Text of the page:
The sermon was from Ephesians 5:21-33 (the submit, love, respect verses), and he applied it to marriages, of course, but also to the wider church body and all of our relationships. It was a good reminder of how Christ intends us to be in our treatment of one another. We were encouraged to behave toward others as if they are already the people they are meant to be. We should see the love of God shine out of us through how we treat others. So good. So glad I went.
Then I spent awhile in Cavendish Square (a huge [6-story?] mall) on my way home. Sheila had told me about an espresso/chocolate shop there…totally my kind of combination. I found it quickly, got my single shot of espresso (& free piece of chocolate!), and sat down to enjoy my treats and do a bit of people-watching. There were families around me having coffee, juice, and pastries, and the sound of bickering children and exasperated parents reminded me of home. 😉 Just kidding (well, sort of). I turned on my iPhone to see if there happened to be free wifi, and lo and behold, it was a hot spot! After many unsuccessful attempts, I was able to register and catch up on some emails. I didn’t have my iPad with me, so I couldn’t update the blog, but it was nice to be connected for awhile.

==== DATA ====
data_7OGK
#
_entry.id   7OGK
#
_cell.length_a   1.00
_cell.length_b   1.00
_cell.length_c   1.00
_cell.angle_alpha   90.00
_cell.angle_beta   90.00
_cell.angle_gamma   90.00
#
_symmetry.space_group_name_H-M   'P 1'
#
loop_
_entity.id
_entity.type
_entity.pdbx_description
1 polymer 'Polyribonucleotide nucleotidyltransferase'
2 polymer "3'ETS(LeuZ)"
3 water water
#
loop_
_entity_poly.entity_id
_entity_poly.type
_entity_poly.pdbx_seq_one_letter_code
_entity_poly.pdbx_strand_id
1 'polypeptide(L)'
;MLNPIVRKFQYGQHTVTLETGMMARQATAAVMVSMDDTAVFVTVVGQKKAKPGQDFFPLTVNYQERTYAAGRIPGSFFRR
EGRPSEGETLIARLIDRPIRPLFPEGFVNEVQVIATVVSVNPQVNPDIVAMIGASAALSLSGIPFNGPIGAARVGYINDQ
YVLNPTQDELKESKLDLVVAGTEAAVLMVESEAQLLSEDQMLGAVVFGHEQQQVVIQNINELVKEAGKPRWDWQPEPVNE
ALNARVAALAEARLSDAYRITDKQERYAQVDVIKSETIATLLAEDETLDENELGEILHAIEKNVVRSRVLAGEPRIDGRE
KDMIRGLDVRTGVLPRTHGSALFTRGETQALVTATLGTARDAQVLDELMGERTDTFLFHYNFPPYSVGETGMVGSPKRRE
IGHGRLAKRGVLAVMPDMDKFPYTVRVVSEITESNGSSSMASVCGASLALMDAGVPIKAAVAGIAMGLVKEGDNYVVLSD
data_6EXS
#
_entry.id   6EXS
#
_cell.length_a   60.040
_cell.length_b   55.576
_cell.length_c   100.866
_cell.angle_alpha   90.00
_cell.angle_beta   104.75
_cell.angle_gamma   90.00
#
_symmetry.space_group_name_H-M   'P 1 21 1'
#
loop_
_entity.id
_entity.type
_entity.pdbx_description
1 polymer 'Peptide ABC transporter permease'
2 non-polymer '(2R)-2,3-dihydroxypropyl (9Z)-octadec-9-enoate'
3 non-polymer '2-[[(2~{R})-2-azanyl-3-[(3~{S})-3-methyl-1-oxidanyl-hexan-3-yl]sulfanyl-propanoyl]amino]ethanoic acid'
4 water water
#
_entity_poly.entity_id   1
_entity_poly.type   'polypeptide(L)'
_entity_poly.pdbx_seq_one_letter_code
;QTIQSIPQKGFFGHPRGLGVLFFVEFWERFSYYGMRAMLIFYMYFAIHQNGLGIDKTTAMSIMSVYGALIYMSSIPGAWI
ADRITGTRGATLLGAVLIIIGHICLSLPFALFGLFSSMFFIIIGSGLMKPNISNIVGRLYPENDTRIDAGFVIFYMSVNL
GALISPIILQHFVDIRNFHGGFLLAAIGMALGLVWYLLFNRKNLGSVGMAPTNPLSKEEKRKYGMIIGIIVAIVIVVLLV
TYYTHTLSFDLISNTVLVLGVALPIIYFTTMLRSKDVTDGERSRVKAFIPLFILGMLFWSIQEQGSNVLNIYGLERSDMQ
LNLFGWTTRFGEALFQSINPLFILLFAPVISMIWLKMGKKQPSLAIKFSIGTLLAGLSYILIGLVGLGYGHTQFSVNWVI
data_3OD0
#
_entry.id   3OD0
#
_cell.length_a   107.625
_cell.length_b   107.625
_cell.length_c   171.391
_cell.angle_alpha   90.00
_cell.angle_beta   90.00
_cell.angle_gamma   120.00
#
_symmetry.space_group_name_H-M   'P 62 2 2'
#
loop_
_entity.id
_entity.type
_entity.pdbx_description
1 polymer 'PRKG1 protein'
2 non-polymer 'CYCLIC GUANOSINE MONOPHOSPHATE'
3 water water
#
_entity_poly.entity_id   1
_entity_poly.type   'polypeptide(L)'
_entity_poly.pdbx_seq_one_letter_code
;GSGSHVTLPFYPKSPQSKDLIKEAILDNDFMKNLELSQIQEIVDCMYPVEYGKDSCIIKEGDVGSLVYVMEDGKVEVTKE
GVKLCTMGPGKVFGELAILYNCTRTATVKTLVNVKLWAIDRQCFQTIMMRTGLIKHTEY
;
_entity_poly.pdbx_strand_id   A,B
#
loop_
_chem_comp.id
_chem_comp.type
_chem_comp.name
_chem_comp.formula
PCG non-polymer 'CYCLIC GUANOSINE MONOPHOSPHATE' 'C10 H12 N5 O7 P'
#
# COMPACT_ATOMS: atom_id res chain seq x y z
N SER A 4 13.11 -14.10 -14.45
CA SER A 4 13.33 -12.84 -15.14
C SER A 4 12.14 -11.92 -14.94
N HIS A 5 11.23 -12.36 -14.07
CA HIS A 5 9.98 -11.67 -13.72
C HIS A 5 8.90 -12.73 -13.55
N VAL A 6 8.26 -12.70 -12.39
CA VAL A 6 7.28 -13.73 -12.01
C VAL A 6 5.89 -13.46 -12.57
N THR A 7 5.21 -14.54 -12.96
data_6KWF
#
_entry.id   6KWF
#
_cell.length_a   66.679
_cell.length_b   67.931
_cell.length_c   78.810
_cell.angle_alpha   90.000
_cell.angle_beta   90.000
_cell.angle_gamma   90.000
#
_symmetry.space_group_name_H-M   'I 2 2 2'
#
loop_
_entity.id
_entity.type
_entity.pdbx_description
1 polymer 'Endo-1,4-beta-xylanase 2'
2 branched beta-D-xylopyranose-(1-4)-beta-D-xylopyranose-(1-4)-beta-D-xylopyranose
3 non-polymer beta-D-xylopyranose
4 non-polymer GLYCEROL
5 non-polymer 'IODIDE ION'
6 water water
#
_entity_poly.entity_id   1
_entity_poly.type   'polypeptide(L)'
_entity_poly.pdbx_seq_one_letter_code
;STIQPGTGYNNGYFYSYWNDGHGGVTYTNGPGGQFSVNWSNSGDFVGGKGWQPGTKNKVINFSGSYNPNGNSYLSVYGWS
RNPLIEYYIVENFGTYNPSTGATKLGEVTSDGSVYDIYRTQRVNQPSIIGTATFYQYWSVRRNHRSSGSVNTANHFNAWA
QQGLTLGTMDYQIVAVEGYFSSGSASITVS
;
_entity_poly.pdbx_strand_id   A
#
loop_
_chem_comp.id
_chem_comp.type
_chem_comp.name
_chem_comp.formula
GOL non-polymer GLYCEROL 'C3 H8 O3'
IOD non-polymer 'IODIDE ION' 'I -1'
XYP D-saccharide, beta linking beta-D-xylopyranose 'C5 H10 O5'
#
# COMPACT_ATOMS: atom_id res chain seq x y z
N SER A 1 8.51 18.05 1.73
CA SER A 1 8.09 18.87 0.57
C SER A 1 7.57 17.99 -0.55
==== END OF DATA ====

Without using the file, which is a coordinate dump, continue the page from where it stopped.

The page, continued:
My mall wandering was a bit disorienting at times…I think there are three or four banks of escalators among the six stories of shops, theaters, and food courts…but I survived. I bought a couple of small “coffee table books” of Cape Town and South Africa, something I had been wanting to find. I also bought a pair of “black comfy boots” (totally what the receipt calls them) for ~$13. I have found a couple of little things for Reed and Jackson, but the perfect “I-miss-you-and-am-so-happy-to-see-you” gift for Miss Abbie still eludes me. I am certain I will find it by June 21. I think I may need to get another suitcase before I return home.